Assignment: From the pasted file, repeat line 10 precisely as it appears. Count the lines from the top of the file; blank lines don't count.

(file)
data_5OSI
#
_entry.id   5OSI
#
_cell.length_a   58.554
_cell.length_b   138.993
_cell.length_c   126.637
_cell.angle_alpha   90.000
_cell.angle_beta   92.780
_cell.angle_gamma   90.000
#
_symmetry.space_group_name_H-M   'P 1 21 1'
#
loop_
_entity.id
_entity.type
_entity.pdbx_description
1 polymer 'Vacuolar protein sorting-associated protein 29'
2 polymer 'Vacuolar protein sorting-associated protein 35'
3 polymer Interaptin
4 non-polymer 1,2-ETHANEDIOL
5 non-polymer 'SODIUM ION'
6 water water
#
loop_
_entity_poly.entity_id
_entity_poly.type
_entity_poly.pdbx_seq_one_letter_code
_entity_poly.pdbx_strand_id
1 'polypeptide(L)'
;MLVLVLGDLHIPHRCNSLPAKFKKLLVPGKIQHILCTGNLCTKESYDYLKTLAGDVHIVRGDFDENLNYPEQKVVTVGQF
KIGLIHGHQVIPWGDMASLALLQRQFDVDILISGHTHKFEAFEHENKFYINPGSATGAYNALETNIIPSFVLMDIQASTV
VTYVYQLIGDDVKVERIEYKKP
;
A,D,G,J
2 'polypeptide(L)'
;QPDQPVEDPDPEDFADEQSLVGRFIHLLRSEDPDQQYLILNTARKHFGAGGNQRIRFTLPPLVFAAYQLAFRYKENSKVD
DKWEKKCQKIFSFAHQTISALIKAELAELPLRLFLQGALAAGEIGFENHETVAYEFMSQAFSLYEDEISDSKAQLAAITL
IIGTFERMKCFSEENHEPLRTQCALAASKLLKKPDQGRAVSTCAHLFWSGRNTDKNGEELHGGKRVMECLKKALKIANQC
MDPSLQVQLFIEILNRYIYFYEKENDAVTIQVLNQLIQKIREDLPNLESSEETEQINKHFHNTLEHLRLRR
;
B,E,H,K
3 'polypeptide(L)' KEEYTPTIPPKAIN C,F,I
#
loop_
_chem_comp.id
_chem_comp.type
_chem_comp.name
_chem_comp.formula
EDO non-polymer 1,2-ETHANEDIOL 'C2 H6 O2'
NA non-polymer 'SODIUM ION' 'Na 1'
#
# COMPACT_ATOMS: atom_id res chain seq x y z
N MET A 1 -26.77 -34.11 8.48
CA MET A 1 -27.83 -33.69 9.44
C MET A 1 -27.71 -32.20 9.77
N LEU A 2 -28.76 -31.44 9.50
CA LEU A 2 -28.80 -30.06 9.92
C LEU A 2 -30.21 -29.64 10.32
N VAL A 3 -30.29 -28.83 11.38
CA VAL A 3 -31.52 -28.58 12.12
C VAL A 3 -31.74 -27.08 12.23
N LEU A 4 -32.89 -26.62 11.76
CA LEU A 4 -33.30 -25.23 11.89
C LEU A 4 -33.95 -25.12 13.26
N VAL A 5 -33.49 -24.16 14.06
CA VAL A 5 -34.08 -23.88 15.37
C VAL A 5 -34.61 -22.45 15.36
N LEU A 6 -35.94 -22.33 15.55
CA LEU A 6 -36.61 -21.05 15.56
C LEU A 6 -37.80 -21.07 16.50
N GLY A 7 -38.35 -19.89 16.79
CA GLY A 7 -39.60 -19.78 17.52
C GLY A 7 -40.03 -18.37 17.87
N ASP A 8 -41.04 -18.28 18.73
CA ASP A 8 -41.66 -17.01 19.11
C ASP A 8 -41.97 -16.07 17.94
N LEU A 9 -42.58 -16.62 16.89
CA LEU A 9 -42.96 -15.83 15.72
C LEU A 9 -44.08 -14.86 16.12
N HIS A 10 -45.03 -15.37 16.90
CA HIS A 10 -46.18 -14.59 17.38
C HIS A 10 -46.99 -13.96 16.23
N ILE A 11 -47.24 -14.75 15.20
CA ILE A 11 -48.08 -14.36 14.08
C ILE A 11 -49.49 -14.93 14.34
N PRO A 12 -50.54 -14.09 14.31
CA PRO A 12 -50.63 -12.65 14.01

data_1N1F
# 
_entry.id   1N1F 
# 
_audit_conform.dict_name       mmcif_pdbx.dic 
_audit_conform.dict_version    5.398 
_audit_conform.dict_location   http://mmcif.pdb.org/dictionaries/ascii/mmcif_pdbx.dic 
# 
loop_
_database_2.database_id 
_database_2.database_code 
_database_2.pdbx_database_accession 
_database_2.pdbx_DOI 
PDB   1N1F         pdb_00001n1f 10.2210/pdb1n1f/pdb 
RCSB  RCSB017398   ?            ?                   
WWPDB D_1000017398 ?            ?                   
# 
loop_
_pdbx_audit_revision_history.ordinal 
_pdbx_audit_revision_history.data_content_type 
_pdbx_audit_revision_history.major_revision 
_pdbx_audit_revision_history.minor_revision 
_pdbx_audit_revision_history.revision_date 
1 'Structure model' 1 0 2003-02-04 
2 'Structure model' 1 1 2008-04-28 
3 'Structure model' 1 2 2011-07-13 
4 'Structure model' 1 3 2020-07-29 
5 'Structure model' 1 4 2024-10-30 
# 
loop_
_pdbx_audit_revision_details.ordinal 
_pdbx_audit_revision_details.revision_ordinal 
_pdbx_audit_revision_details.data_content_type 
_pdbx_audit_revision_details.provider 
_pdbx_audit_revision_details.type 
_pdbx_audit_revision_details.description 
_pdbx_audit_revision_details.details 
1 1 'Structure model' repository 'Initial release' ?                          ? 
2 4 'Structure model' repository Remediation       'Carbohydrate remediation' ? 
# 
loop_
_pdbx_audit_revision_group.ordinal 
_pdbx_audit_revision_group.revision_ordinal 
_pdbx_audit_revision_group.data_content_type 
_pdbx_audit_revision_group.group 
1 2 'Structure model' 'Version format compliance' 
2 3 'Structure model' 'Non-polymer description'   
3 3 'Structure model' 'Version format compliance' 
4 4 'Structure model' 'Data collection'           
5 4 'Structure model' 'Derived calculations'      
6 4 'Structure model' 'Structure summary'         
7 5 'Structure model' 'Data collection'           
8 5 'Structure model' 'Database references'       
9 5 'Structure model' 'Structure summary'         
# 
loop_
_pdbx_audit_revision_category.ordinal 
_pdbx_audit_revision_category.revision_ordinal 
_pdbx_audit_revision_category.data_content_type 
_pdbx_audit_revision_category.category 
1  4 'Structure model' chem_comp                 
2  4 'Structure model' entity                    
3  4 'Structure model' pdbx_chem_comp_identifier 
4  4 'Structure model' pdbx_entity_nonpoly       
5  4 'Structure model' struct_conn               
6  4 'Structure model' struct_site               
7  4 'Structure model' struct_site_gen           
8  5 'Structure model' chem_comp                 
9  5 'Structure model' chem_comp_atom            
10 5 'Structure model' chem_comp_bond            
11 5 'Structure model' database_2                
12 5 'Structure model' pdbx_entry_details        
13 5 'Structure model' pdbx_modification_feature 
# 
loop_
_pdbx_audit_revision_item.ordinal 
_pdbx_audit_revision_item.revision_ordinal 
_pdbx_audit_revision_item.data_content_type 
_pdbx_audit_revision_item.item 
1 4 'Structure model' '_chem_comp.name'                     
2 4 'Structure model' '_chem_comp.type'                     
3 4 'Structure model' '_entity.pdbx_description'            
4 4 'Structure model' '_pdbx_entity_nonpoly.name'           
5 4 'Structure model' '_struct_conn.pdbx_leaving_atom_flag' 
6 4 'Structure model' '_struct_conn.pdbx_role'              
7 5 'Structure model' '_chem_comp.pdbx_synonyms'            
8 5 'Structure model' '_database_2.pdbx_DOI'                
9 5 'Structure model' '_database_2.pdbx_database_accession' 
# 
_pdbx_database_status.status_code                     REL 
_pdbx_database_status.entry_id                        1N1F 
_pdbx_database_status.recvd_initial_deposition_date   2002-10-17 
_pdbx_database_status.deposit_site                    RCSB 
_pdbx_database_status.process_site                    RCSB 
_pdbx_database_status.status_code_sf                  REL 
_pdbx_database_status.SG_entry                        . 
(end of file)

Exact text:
_cell.angle_gamma   90.000